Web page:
We’d like to thank all our speakers for dedicating their time and expertise for our collective benefit for one day.  We’d also like to thank our morning keynote speaker, technology entrepreneur Dave Troy, as well as our luncheon keynote speaker, Lisa A Shenkle, President of Verb! Communications.  They both gave very enlightening presentations on their creative efforts to publicize the City of Baltimore and make the case for doing business here. 

During the event, Stockfield Photography took lots of photos while we were learning, sharing, and having fun at the happy hour.  If you’d like to order high res versions, you can contact him directly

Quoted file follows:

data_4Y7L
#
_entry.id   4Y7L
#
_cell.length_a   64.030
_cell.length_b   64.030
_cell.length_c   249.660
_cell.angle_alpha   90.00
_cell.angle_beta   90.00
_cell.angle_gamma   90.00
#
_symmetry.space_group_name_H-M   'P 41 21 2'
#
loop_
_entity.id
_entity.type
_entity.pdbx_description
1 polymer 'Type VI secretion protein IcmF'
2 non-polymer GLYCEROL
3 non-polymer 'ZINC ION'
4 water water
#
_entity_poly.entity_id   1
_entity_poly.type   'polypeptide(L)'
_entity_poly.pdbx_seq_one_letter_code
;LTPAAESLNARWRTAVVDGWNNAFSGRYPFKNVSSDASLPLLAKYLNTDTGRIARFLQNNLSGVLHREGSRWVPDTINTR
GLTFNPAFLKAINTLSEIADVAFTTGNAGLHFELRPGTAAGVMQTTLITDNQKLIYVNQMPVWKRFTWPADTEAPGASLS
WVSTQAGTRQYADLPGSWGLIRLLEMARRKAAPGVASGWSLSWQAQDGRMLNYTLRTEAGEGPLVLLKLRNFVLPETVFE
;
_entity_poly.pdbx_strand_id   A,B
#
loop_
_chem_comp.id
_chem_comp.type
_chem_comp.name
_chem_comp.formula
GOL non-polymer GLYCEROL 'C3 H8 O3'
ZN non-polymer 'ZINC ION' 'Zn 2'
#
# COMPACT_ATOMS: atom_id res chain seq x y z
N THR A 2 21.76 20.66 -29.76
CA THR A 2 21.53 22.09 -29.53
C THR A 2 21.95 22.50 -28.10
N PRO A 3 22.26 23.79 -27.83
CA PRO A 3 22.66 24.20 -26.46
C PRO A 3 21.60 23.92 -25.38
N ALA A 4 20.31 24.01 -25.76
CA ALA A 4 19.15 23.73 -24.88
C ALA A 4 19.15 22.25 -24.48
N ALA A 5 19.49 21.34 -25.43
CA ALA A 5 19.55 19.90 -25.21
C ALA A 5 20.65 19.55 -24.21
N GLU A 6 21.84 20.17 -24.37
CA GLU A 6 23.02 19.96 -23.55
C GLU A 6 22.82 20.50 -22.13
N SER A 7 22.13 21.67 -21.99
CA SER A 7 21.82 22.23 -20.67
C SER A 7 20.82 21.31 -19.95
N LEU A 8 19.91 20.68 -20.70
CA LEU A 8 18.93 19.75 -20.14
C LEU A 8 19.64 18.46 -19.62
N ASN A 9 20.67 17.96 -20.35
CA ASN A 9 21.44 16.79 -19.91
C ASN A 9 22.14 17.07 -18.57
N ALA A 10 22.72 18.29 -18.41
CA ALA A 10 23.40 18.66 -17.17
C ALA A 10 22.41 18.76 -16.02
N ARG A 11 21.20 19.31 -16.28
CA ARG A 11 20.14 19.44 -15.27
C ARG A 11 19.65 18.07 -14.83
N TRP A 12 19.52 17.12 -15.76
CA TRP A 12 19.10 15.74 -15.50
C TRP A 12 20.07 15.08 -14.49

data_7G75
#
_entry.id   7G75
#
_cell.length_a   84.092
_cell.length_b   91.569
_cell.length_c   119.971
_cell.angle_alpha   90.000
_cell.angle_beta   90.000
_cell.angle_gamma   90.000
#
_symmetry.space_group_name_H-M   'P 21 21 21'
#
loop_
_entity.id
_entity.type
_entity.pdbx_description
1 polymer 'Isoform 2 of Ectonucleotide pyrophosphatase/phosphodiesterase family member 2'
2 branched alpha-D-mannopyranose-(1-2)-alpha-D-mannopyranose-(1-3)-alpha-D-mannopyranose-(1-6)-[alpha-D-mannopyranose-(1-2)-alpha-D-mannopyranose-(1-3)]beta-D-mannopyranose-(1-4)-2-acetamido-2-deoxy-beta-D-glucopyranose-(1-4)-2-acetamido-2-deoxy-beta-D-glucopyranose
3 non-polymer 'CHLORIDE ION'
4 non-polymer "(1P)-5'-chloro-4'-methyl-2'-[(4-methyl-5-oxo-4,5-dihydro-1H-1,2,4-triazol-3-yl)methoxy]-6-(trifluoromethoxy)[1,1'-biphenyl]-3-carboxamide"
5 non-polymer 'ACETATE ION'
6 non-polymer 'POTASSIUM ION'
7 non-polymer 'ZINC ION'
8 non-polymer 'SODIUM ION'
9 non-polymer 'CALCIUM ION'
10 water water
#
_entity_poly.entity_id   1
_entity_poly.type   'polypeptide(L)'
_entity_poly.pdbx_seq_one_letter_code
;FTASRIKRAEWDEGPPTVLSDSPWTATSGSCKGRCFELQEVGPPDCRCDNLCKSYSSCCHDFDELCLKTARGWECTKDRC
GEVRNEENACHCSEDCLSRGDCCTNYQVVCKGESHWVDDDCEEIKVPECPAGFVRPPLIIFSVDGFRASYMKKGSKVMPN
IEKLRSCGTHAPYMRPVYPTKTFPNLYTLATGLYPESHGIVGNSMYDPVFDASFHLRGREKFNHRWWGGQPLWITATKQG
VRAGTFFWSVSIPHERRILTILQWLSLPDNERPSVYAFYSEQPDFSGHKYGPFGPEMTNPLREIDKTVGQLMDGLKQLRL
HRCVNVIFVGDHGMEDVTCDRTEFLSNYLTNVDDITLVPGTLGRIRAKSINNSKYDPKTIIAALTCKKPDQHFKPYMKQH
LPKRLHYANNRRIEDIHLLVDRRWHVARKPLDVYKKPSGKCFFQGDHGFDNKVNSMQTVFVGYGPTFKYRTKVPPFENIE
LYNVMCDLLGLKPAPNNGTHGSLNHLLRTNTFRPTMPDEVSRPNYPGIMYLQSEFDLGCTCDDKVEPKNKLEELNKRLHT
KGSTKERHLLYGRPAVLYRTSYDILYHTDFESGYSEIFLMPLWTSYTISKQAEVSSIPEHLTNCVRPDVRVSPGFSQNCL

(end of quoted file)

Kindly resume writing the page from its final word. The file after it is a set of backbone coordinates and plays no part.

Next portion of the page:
Didn’t take copious notes during the conference?  The 2010 Chessie session handouts are still available for you to view on our website.

Creating a Winning Awards Entry

April 7, 2010

So you have a great success story. Now you’re wondering if its award-winning material. Only one way to find out – submit it for one of the industry’s prestigious awards like the PRSA Silver Anvil or PRSA MD’s Best in Maryland. (Note the 2010 Best In Maryland entries are due May 7 with a discount on fees for entries received by April 23!).

Before you finalize that submission, did you know that at least 25% of entries get pushed aside not because they aren’t creative, effective and successful, but because the entry wasn’t – as in wasn’t creative, effective, well-presented.

Here a few tips from some pros – pro’s at winning and at judging – that may help you create an entry that is as successful at your program.

Peter Stanton, APR, Stanton Communications: